Published on 01 Apr 08
by "AUSTRALIAN TAX FORUM" JOURNAL ARTICLE
There is a real mystery surrounding why so much time seems to be spent by governments around the world on providing small businesses with tax concessions, without seemingly fully understanding, or properly explaining, to their constituents how such tax initiatives fit within their wider tax policy framework. This article examines Australia’s small to medium sized enterprises (SME) tax policy vis-à-vis those of other developed countries, and concludes that Australia has never really had a formal, well defined, articulated tax policy on how it deals with small businesses vis-à-vis small to medium sized businesses and larger businesses. In Australia, this lack of policy direction has resulted in tax initiatives in the SME sector being introduced in an ad hoc and reactive fashion, and has contributed to policy makers failing to properly identify and target relevant tax concessions in this sector. Interestingly, it is concluded that Australia is not alone and that other governments around the world have also struggled to come to grips with setting appropriate tax policies in relation to SMEs with political expediency and bandaid solutions being the only two real constants in the quest for SME tax policy direction.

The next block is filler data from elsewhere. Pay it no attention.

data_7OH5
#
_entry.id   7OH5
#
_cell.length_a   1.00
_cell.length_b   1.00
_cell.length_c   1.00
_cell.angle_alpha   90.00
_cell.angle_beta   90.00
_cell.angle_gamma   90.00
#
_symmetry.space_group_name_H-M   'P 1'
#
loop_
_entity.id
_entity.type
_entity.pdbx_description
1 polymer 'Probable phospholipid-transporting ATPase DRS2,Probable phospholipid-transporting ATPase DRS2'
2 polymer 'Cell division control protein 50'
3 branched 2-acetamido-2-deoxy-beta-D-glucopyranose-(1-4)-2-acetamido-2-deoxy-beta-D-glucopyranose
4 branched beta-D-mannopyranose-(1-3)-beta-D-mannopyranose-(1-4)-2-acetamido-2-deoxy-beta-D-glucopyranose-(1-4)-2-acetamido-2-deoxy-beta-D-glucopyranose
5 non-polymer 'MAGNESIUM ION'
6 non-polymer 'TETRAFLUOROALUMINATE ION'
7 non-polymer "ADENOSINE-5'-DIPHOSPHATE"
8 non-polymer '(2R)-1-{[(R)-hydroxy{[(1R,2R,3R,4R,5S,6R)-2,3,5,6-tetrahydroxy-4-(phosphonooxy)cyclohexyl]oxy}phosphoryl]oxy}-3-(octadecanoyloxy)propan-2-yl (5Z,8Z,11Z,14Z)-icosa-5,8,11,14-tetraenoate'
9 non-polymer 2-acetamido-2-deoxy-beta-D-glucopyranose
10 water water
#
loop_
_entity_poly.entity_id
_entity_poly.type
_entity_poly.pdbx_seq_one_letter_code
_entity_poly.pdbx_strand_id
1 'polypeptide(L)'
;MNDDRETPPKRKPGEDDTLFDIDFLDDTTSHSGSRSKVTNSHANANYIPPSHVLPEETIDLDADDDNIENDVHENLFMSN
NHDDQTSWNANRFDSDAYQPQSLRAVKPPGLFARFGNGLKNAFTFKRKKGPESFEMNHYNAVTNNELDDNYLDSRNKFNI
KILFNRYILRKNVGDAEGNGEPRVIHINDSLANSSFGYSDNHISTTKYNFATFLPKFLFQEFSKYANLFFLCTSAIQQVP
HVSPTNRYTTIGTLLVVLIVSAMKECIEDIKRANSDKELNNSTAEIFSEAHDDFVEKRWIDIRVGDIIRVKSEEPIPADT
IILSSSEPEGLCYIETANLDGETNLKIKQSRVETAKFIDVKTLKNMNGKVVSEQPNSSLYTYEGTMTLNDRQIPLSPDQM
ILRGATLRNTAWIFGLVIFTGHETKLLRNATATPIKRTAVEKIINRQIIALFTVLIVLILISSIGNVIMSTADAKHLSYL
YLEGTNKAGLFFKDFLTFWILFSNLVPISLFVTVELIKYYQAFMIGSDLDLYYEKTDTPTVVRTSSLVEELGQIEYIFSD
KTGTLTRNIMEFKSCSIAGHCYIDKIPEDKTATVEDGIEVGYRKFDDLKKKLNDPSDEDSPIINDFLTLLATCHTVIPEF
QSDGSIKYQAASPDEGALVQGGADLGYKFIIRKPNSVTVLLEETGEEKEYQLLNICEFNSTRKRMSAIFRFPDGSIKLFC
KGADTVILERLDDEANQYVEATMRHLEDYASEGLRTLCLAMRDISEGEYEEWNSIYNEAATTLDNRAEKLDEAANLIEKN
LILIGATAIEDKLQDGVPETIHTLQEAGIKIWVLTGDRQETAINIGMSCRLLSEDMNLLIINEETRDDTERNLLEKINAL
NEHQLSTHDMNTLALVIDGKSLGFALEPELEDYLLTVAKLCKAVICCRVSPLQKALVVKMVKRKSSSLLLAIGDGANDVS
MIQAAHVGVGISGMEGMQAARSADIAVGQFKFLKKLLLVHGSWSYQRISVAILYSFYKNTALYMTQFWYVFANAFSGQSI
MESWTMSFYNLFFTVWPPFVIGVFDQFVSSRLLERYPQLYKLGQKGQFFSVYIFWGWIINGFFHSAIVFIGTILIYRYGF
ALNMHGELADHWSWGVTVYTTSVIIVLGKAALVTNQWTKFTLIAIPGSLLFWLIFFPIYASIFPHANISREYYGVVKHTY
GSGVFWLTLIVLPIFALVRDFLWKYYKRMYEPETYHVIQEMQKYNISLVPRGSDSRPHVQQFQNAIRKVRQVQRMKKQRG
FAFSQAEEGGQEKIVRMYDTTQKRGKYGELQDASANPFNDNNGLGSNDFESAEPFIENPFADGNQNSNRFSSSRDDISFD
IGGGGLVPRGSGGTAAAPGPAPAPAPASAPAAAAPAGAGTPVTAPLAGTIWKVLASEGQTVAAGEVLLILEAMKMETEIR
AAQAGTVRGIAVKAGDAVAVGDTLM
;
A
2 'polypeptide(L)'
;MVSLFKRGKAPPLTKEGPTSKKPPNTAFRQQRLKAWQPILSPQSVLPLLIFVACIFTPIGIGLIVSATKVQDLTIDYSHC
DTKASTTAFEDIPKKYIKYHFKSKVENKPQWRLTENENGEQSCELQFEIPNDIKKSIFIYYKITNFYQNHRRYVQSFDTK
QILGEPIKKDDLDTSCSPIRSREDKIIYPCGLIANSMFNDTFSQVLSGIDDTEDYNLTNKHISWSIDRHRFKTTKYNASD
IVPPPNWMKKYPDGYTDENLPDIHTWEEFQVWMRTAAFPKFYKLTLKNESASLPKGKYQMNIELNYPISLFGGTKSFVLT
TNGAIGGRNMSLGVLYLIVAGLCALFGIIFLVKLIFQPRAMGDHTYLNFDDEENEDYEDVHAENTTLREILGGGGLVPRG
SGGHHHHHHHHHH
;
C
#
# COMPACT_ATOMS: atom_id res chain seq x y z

Current at 04 June 2009
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